Exit & Succession Financial Planning

You’ve worked hard to build your small business, and now you’re ready to move on to new adventures. What must be done to successfully move on from your company, however? Whether you’re selling it to a new buyer or transitioning ownership to a worthy colleague or family member, there are steps to take to ensure you glean all the benefits and none of the hazards from the transaction. In this article, we’ll discuss how to strategize your organization’s succession plan and your personal exit strategy to ease your path toward your next stage in life.

It Matters Who’s Buying

The person or entity taking over your business is your ‘successor’ as owner (hence the term ‘succession planning’), and their status often determines many of the factors relevant to the sale. 

  • Many people elect to pass their business on to their heirs because it keeps the enterprise in the family and offers stability and continuity that both the company and its customers can appreciate. However, not every daughter or son can manage the workings of a thriving enterprise, and sometimes, the choice of child causes rifts within family relationships. 
  • Sometimes, the logical successor is a trusted co-owner. In these cases, valuing the enterprise also includes establishing the value of each owner’s interest and then determining a sale price that reflects that reality. Co-owners also must decide how and when the transfer of duties and obligations should occur.
  • Perhaps a highly regarded employee is interested in taking over the organization. In these cases, outgoing owners are confident that the company will advance with a competent and highly qualified leader. It also requires the new owner to have the skills and talents to embrace the new opportunity.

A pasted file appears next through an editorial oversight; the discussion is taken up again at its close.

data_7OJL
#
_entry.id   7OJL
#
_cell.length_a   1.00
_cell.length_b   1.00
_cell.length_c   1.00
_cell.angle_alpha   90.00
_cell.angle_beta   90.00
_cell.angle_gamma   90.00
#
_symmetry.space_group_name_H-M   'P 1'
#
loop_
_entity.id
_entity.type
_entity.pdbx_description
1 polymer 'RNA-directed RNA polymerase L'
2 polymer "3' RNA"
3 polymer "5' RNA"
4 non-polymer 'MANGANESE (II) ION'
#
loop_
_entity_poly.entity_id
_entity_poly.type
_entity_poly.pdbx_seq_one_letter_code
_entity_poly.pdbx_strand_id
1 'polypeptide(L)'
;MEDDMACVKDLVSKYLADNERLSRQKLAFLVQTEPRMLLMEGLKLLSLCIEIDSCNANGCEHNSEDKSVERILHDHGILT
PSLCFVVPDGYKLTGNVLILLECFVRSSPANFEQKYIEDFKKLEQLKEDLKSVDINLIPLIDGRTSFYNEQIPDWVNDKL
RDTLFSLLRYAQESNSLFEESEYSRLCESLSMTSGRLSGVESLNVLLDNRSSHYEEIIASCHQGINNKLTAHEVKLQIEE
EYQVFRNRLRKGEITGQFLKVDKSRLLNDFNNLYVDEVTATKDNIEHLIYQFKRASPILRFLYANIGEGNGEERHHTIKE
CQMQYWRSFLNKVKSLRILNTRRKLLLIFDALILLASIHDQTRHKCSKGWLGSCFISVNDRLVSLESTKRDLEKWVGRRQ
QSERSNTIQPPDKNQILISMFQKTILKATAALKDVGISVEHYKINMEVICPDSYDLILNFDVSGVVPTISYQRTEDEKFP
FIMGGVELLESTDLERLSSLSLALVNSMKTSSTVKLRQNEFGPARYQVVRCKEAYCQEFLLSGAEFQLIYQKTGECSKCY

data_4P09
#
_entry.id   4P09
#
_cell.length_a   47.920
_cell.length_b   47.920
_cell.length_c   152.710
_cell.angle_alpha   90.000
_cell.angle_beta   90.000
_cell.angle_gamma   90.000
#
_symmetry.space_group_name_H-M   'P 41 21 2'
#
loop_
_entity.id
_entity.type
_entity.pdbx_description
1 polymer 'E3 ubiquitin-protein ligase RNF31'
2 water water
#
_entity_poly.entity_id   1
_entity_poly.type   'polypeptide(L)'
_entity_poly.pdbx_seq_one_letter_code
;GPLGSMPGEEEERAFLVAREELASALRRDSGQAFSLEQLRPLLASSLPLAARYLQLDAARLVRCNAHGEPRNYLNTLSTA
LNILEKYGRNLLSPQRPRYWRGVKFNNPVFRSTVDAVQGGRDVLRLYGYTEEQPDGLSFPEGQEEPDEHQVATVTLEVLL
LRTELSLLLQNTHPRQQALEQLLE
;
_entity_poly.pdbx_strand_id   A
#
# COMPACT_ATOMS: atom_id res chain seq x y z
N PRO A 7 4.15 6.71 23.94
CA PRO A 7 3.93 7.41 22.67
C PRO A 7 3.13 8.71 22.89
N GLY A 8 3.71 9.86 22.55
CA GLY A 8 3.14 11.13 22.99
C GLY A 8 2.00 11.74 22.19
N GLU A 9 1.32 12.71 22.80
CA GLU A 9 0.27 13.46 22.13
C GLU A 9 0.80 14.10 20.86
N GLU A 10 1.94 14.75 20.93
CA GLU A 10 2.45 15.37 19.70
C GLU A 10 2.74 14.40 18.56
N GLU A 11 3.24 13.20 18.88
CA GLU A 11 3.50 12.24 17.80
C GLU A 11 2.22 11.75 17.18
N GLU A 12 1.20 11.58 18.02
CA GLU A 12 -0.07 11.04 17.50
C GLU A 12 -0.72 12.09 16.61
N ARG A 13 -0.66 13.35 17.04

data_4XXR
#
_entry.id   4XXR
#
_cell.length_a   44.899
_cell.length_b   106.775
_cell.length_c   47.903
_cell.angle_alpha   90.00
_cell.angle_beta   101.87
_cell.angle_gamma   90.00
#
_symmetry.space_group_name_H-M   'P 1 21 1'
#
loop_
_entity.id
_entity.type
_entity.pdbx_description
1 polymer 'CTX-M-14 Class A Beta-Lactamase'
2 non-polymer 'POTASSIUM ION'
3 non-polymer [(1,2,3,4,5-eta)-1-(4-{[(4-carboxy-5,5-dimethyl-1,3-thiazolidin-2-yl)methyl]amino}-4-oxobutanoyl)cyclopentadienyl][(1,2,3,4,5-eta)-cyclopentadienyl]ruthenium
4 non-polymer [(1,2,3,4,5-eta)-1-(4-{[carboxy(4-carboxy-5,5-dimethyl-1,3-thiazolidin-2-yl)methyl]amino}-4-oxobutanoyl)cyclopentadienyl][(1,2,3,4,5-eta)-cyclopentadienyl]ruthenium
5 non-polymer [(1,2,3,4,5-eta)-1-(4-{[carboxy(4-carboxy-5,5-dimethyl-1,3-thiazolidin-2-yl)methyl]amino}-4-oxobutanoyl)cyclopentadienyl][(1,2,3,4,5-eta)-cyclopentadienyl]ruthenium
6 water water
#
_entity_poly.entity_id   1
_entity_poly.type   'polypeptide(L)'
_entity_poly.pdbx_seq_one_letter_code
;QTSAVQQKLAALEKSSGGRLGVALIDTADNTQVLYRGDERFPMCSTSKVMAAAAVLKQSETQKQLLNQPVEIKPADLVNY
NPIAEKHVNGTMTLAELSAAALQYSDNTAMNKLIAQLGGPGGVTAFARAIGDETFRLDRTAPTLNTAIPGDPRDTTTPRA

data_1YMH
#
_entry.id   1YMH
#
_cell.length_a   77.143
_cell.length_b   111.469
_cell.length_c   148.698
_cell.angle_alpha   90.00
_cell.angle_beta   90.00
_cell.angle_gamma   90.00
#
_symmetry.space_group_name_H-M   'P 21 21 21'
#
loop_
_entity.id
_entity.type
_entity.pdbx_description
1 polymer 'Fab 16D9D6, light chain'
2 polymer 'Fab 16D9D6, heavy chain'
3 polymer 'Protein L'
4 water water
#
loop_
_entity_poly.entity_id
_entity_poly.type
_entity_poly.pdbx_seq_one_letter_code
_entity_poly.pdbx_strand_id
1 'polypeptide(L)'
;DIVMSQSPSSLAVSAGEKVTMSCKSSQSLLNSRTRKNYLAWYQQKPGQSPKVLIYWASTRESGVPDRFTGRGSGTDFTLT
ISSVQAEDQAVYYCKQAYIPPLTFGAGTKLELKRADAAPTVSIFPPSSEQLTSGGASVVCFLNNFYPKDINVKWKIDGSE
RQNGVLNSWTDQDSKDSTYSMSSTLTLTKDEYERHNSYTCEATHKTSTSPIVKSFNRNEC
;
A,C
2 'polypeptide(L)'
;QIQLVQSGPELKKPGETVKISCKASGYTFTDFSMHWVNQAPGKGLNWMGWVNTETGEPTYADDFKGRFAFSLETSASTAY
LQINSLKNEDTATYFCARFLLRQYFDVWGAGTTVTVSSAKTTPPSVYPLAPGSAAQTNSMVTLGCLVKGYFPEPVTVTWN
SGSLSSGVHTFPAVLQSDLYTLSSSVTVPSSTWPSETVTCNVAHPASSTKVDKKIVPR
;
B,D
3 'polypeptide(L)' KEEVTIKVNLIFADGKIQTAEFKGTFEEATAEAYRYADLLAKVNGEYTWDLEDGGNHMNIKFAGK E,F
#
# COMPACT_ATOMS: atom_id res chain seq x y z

• Many businesses are sold to third-party buyers who have no connection with the company except that they like it and want to own it. Selling to a third-party entity is often easier because no personal relationships need tending during the process. It also, however, poses the risk that the organization may be taken in a whole new direction – and one that its former owner might not have chosen for it. 

The status of each of these possible buyers poses unique transaction challenges, so many business owners look for help in both selecting their successor and then executing the consequent succession plan. 


Three Services Facilitate a Successful Business Title Transfer

Selling a business requires an understanding of the details involved, including how to value and price the enterprise, structure the actual sale, eliminate potential liabilities, and safely invest the proceeds to reduce tax exposure. Many business owners, therefore, look to three professional service providers to ensure they are best informed about every component concerning the transaction: an accountant, a lawyer, and a financial planner.